Banned Books Week 2016
Banned Books Week, an annual event sponsored by a coalition of libraries, publishers, booksellers, teachers, and journalists, emphasizes the importance of the freedom to express and share ideas. In 2016, it takes place from September 25 to October 1.
This year, the Penrose Library display for Banned Book Week focuses on one particular example of restricting access to information: the attempt by the Chicago Public Schools (CPS) in 2013 to remove Marjane Satrapi’s autobiographical graphic novel depicting her childhood in post-revolutionary Iran, Persepolis, from the school district’s curricula and school libraries.
On March 14, 2013, news broke in Chicago that teachers in Chicago Public Schools had been told to remove the book from classrooms and school libraries. There was immediate pushback from teachers, students, and librarians, as the book was taught in many classes, especially AP-level French, English Literature, and Comparative Government, and attempts to restrict student access to it were seen as particularly hypocritical given its own critical depiction of censorship and political oppression in Iran. The CPS walked back from their broad removal efforts almost immediately, claiming that only use of the book in 7th grade curriculum or classrooms was to be restricted. The reason for the initial action and the extent to which higher-level CPS officials were involved was unknown, and the CPS spokesperson cast the ban attempt as a misunderstanding. A Freedom of Information Act (FOIA) request filed at the time by the Freedom to Read Foundation was fulfilled only with previously published and circulated materials.
However, when University of Illinois graduate student in Library Science Jarrett Dapier filed a FOIA request in 2014 for materials pertaining to the Persepolis ban, he was sent an entire email exchange, which showed that there had indeed been an attempt to remove the book from all Chicago Public School classrooms and libraries, and an attempt to find and punish those responsible for its inclusion in Recommended Reading lists, together with a search for further “inappropriate” materials. The complete email chain that Dapier received is available here. The American Library Association’s Intellectual Freedom Blog has a succinct overview of the controversy with links to other sources. Coverage in the Lane Tech High School newspaper (page 3) includes the text of an email sent by Satrapi to the student journalist who alerted her to the attempted ban – Lane Tech students and teachers were instrumental in initially publicizing the ban. An interview with Jarrett Dapier by the Comic Book Legal Defense Fund contextualizes Dapier’s research and the events of the attempted ban.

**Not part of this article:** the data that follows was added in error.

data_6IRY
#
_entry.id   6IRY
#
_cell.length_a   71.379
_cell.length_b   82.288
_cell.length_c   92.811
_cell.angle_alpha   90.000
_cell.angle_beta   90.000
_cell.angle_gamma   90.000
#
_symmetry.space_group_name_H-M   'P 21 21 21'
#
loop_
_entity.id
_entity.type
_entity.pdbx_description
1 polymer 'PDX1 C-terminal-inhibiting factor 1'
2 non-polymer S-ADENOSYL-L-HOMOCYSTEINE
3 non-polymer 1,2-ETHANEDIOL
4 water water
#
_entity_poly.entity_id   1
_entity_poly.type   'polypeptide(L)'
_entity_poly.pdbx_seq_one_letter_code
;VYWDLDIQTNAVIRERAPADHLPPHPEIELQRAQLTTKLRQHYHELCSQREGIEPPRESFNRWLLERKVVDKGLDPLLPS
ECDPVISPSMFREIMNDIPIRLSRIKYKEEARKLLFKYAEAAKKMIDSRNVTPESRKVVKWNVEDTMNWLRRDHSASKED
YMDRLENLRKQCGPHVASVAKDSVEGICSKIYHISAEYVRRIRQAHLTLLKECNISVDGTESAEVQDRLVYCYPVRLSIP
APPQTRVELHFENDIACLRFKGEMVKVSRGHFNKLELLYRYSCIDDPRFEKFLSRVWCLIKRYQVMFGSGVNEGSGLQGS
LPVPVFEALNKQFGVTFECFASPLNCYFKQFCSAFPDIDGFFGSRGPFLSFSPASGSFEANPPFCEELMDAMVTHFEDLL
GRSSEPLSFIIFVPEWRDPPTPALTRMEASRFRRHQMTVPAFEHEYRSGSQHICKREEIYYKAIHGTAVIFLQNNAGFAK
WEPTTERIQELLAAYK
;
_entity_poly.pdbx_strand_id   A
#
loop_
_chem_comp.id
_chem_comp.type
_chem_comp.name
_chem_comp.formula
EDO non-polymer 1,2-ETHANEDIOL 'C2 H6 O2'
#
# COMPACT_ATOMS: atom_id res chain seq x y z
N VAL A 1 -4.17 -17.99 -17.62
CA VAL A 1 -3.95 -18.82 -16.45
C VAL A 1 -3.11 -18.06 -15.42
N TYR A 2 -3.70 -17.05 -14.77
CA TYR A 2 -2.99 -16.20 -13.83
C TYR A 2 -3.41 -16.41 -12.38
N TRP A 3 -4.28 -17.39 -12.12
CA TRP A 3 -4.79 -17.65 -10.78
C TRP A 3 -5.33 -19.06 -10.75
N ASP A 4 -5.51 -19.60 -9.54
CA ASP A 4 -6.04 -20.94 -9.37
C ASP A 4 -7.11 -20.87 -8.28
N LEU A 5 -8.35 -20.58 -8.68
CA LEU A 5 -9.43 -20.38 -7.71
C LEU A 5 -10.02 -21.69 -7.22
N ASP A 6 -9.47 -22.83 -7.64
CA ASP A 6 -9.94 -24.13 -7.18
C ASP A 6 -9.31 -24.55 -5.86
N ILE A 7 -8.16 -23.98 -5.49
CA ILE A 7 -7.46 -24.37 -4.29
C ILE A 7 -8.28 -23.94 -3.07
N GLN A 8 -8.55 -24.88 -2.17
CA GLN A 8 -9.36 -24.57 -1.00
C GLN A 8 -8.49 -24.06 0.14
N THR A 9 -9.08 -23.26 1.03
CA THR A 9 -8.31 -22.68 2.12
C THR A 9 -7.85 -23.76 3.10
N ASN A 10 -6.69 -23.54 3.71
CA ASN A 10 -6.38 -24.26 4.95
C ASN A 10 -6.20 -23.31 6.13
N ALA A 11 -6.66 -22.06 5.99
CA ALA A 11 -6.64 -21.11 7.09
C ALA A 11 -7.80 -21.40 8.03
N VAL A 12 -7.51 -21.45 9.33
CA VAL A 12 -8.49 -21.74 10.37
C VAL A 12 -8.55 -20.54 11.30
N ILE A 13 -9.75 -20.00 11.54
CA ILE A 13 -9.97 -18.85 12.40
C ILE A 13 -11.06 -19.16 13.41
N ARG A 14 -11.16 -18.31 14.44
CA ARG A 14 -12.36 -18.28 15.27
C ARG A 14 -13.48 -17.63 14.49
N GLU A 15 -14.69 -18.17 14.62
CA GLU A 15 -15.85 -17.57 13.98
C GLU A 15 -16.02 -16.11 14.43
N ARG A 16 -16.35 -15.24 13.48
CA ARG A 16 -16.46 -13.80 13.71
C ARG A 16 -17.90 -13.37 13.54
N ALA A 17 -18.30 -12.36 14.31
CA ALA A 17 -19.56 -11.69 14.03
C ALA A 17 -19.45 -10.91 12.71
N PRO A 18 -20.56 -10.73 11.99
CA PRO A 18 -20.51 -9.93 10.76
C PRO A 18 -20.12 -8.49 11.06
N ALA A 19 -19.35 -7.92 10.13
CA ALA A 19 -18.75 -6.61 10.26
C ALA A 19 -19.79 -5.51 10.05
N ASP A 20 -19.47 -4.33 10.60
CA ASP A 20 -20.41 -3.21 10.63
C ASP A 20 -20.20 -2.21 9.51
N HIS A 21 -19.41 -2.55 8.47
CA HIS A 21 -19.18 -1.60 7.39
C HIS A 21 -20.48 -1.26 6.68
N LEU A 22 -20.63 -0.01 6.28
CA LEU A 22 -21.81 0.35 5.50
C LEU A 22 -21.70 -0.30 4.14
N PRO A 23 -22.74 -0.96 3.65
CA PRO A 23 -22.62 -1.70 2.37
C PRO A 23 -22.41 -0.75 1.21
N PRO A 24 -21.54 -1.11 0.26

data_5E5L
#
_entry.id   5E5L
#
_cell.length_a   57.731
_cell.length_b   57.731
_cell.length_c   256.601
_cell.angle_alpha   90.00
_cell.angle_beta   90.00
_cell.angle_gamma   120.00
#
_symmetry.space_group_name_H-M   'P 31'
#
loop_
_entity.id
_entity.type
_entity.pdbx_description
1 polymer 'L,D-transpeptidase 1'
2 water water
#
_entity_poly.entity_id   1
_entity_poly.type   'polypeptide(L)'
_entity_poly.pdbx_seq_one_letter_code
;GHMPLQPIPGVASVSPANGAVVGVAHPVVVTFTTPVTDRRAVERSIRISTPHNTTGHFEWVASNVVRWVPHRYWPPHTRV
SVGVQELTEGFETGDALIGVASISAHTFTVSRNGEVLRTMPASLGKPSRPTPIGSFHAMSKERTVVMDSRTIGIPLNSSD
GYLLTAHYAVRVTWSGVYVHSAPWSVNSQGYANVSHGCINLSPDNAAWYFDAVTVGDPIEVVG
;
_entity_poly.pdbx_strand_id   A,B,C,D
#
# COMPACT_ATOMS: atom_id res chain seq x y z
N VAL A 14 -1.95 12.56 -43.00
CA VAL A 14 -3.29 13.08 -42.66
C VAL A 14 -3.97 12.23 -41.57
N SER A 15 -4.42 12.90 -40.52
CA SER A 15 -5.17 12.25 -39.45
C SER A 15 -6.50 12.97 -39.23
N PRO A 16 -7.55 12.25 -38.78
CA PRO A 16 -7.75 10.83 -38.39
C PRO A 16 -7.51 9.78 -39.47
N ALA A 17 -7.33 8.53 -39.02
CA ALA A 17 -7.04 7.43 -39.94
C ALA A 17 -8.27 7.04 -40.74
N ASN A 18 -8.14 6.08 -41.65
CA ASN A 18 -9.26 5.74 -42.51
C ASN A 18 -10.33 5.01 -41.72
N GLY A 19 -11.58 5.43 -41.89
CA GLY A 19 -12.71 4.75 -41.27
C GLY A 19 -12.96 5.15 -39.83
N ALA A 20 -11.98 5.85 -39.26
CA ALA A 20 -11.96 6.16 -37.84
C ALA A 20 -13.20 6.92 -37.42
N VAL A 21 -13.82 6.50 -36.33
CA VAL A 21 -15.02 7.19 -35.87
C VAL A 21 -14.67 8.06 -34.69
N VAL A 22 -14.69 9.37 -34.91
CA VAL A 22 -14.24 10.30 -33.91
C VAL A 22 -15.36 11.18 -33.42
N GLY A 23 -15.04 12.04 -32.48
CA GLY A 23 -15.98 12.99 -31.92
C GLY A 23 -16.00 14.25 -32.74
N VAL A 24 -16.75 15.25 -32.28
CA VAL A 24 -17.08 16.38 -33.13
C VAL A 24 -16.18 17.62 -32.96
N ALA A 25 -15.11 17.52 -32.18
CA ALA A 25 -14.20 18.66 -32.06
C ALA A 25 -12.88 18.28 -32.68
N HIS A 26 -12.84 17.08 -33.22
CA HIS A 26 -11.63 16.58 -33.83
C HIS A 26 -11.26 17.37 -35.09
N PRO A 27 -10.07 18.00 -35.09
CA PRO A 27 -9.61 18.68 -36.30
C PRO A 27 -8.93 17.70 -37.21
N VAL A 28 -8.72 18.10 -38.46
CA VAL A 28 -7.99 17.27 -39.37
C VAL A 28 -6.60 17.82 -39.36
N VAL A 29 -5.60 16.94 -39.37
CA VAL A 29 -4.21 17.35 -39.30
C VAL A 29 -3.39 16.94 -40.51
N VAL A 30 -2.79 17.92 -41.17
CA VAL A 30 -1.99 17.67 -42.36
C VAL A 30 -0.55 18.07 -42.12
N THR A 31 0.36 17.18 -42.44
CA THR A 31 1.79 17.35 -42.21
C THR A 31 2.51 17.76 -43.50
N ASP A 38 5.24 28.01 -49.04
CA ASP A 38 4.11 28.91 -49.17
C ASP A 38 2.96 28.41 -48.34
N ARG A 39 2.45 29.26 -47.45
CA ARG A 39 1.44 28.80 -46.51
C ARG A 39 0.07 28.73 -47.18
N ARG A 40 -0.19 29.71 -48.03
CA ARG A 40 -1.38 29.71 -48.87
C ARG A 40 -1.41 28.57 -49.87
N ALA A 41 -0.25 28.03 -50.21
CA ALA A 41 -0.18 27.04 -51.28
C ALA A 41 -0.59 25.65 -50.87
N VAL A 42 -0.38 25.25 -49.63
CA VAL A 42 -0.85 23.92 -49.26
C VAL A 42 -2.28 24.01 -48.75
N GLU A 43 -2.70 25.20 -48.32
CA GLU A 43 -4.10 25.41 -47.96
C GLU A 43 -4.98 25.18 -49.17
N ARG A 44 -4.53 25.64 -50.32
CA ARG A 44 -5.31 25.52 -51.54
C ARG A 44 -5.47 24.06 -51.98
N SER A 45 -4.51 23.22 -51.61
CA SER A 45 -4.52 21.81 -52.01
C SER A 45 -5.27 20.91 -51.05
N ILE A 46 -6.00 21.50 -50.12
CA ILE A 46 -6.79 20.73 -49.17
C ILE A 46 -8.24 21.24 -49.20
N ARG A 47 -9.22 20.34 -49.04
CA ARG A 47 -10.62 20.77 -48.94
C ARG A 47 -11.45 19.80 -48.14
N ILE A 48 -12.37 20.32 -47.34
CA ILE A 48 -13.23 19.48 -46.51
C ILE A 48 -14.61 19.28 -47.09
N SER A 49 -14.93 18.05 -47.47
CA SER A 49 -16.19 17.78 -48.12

Our exhibit, designed by UW Information School student and Penrose Library Circulation Supervisor Ellen Brigham, features selected articles about the ban attempt and information from the successful FOIA request. Additionally, we have information on display about recent book challenges, in particular to books with diverse content. You can check out challenged books to read yourself, as well as books from our collection on censorship, intellectual freedom, and the 1st Amendment, which are also on electronic display. [iframe src=“https://library.whitman.edu/res/include/bannedbook.html”]